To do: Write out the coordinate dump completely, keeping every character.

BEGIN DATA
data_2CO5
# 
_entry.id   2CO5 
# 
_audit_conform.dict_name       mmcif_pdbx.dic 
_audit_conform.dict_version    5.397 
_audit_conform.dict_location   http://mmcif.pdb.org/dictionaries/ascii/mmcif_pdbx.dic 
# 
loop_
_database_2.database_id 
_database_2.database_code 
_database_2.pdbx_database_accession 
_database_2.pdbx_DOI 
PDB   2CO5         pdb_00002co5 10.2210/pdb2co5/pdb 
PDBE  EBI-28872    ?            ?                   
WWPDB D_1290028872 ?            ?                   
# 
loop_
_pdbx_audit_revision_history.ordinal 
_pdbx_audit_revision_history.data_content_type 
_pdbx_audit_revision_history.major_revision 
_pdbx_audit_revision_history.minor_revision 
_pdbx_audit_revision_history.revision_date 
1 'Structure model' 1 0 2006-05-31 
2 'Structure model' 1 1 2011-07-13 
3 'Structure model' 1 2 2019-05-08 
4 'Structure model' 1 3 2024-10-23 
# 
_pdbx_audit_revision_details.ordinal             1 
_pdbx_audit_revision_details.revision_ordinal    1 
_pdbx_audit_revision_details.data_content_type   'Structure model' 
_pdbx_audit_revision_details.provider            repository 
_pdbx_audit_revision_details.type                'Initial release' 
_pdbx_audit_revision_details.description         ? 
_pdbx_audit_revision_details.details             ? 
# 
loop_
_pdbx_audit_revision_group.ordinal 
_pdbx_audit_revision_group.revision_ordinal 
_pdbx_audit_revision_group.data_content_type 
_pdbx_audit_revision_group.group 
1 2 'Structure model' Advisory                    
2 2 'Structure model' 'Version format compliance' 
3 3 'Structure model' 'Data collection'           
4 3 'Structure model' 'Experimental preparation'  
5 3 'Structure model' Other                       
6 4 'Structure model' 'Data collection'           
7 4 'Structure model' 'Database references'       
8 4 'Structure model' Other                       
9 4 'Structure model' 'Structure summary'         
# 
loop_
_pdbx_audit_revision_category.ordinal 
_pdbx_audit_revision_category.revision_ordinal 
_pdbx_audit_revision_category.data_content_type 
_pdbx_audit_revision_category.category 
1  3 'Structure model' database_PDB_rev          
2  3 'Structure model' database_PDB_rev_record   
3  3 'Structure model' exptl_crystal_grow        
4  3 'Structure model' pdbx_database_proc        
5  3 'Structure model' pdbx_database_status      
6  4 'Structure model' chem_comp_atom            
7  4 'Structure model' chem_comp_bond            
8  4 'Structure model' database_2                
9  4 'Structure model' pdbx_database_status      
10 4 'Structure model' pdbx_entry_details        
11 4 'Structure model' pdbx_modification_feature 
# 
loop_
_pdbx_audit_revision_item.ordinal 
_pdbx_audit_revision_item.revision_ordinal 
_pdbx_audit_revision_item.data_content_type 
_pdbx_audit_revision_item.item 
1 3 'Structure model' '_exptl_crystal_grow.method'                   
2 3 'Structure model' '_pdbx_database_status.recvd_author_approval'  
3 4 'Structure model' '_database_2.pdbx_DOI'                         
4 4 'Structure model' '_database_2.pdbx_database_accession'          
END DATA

data_2CO5
# 
_entry.id   2CO5 
# 
_audit_conform.dict_name       mmcif_pdbx.dic 
_audit_conform.dict_version    5.397 
_audit_conform.dict_location   http://mmcif.pdb.org/dictionaries/ascii/mmcif_pdbx.dic 
# 
loop_
_database_2.database_id 
_database_2.database_code 
_database_2.pdbx_database_accession 
_database_2.pdbx_DOI 
PDB   2CO5         pdb_00002co5 10.2210/pdb2co5/pdb 
PDBE  EBI-28872    ?            ?                   
WWPDB D_1290028872 ?            ?                   
# 
loop_
_pdbx_audit_revision_history.ordinal 
_pdbx_audit_revision_history.data_content_type 
_pdbx_audit_revision_history.major_revision 
_pdbx_audit_revision_history.minor_revision 
_pdbx_audit_revision_history.revision_date 
1 'Structure model' 1 0 2006-05-31 
2 'Structure model' 1 1 2011-07-13 
3 'Structure model' 1 2 2019-05-08 
4 'Structure model' 1 3 2024-10-23 
# 
_pdbx_audit_revision_details.ordinal             1 
_pdbx_audit_revision_details.revision_ordinal    1 
_pdbx_audit_revision_details.data_content_type   'Structure model' 
_pdbx_audit_revision_details.provider            repository 
_pdbx_audit_revision_details.type                'Initial release' 
_pdbx_audit_revision_details.description         ? 
_pdbx_audit_revision_details.details             ? 
# 
loop_
_pdbx_audit_revision_group.ordinal 
_pdbx_audit_revision_group.revision_ordinal 
_pdbx_audit_revision_group.data_content_type 
_pdbx_audit_revision_group.group 
1 2 'Structure model' Advisory                    
2 2 'Structure model' 'Version format compliance' 
3 3 'Structure model' 'Data collection'           
4 3 'Structure model' 'Experimental preparation'  
5 3 'Structure model' Other                       
6 4 'Structure model' 'Data collection'           
7 4 'Structure model' 'Database references'       
8 4 'Structure model' Other                       
9 4 'Structure model' 'Structure summary'         
# 
loop_
_pdbx_audit_revision_category.ordinal 
_pdbx_audit_revision_category.revision_ordinal 
_pdbx_audit_revision_category.data_content_type 
_pdbx_audit_revision_category.category 
1  3 'Structure model' database_PDB_rev          
2  3 'Structure model' database_PDB_rev_record   
3  3 'Structure model' exptl_crystal_grow        
4  3 'Structure model' pdbx_database_proc        
5  3 'Structure model' pdbx_database_status      
6  4 'Structure model' chem_comp_atom            
7  4 'Structure model' chem_comp_bond            
8  4 'Structure model' database_2                
9  4 'Structure model' pdbx_database_status      
10 4 'Structure model' pdbx_entry_details        
11 4 'Structure model' pdbx_modification_feature 
# 
loop_
_pdbx_audit_revision_item.ordinal 
_pdbx_audit_revision_item.revision_ordinal 
_pdbx_audit_revision_item.data_content_type 
_pdbx_audit_revision_item.item 
1 3 'Structure model' '_exptl_crystal_grow.method'                   
2 3 'Structure model' '_pdbx_database_status.recvd_author_approval'  
3 4 'Structure model' '_database_2.pdbx_DOI'                         
4 4 'Structure model' '_database_2.pdbx_database_accession'          